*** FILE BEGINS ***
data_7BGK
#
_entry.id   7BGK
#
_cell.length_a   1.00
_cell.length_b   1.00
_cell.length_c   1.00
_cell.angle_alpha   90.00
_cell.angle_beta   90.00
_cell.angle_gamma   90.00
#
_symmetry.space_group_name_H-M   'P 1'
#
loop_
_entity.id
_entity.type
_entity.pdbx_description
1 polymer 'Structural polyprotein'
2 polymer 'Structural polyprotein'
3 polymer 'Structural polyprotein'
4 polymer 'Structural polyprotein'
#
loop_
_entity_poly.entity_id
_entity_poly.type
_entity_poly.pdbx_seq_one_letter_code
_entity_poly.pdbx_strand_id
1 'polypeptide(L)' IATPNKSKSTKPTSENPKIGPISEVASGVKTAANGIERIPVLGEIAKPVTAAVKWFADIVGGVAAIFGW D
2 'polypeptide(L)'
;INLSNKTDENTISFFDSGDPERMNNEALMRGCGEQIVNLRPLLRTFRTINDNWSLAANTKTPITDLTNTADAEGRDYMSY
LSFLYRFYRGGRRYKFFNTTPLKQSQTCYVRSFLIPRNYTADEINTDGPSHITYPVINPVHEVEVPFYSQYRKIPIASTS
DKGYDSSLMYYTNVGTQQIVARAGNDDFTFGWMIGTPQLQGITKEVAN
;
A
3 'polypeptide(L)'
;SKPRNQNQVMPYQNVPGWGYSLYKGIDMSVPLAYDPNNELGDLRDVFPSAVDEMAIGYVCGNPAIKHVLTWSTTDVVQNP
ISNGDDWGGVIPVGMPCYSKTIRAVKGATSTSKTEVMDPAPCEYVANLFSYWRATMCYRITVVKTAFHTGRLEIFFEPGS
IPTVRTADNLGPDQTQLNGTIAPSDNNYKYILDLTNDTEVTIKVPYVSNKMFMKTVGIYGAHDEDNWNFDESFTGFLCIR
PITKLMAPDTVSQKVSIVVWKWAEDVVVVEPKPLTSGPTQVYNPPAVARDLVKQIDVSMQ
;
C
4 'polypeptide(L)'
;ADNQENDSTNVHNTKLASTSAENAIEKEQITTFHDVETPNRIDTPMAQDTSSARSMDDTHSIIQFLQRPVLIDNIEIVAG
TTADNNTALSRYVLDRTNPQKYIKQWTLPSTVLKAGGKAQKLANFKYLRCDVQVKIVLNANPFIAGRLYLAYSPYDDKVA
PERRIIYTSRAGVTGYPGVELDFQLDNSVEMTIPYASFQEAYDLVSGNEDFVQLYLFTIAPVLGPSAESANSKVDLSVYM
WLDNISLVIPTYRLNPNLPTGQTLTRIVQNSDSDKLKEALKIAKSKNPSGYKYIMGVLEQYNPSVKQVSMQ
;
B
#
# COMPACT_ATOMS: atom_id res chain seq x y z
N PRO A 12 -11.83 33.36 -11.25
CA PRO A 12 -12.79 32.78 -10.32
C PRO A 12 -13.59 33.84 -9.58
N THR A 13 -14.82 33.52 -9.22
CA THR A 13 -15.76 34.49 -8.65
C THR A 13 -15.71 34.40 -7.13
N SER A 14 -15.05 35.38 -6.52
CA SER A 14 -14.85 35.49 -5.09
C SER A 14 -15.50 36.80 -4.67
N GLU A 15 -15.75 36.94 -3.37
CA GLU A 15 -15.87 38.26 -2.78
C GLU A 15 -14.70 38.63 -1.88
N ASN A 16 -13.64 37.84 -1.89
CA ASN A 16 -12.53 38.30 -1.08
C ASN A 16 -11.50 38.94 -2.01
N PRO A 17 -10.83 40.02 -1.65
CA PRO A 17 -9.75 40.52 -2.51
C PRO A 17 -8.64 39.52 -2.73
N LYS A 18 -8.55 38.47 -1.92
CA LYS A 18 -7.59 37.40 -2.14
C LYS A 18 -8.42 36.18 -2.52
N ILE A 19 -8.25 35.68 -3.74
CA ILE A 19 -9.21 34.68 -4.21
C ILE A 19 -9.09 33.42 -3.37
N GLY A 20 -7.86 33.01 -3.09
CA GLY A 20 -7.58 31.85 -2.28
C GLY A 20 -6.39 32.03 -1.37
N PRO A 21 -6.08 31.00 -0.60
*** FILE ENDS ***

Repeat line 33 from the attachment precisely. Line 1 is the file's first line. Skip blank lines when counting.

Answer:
;